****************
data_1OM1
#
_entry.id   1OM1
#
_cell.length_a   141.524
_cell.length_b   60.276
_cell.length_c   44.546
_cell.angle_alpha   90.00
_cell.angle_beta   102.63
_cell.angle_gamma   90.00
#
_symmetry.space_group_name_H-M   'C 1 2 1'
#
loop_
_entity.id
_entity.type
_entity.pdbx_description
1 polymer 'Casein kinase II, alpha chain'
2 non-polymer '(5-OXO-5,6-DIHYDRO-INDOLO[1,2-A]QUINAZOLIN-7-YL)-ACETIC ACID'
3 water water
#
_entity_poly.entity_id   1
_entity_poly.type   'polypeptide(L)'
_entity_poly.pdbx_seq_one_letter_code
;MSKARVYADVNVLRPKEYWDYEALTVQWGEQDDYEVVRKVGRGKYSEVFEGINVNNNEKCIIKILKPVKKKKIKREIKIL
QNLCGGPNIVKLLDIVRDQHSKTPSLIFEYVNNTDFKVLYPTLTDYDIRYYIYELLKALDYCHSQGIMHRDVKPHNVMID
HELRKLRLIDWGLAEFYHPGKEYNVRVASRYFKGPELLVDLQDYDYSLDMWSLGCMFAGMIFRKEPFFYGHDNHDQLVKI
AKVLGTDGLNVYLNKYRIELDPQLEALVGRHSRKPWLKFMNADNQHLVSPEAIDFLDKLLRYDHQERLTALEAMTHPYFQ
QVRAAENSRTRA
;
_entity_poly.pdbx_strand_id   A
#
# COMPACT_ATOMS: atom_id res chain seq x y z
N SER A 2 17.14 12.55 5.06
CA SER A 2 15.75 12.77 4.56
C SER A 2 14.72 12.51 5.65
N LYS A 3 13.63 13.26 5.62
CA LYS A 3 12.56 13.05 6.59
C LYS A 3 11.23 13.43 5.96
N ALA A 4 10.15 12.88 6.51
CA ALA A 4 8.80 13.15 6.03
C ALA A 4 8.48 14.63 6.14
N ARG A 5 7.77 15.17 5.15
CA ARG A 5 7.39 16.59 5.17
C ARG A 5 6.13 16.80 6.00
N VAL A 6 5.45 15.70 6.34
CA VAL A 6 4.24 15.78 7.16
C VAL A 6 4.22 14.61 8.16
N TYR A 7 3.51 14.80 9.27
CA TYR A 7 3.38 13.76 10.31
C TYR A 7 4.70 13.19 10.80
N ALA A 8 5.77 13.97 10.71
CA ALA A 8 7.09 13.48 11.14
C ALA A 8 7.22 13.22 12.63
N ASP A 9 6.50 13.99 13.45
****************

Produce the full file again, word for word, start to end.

data_1OM1
#
_entry.id   1OM1
#
_cell.length_a   141.524
_cell.length_b   60.276
_cell.length_c   44.546
_cell.angle_alpha   90.00
_cell.angle_beta   102.63
_cell.angle_gamma   90.00
#
_symmetry.space_group_name_H-M   'C 1 2 1'
#
loop_
_entity.id
_entity.type
_entity.pdbx_description
1 polymer 'Casein kinase II, alpha chain'
2 non-polymer '(5-OXO-5,6-DIHYDRO-INDOLO[1,2-A]QUINAZOLIN-7-YL)-ACETIC ACID'
3 water water
#
_entity_poly.entity_id   1
_entity_poly.type   'polypeptide(L)'
_entity_poly.pdbx_seq_one_letter_code
;MSKARVYADVNVLRPKEYWDYEALTVQWGEQDDYEVVRKVGRGKYSEVFEGINVNNNEKCIIKILKPVKKKKIKREIKIL
QNLCGGPNIVKLLDIVRDQHSKTPSLIFEYVNNTDFKVLYPTLTDYDIRYYIYELLKALDYCHSQGIMHRDVKPHNVMID
HELRKLRLIDWGLAEFYHPGKEYNVRVASRYFKGPELLVDLQDYDYSLDMWSLGCMFAGMIFRKEPFFYGHDNHDQLVKI
AKVLGTDGLNVYLNKYRIELDPQLEALVGRHSRKPWLKFMNADNQHLVSPEAIDFLDKLLRYDHQERLTALEAMTHPYFQ
QVRAAENSRTRA
;
_entity_poly.pdbx_strand_id   A
#
# COMPACT_ATOMS: atom_id res chain seq x y z
N SER A 2 17.14 12.55 5.06
CA SER A 2 15.75 12.77 4.56
C SER A 2 14.72 12.51 5.65
N LYS A 3 13.63 13.26 5.62
CA LYS A 3 12.56 13.05 6.59
C LYS A 3 11.23 13.43 5.96
N ALA A 4 10.15 12.88 6.51
CA ALA A 4 8.80 13.15 6.03
C ALA A 4 8.48 14.63 6.14
N ARG A 5 7.77 15.17 5.15
CA ARG A 5 7.39 16.59 5.17
C ARG A 5 6.13 16.80 6.00
N VAL A 6 5.45 15.70 6.34
CA VAL A 6 4.24 15.78 7.16
C VAL A 6 4.22 14.61 8.16
N TYR A 7 3.51 14.80 9.27
CA TYR A 7 3.38 13.76 10.31
C TYR A 7 4.70 13.19 10.80
N ALA A 8 5.77 13.97 10.71
CA ALA A 8 7.09 13.48 11.14
C ALA A 8 7.22 13.22 12.63
N ASP A 9 6.50 13.99 13.45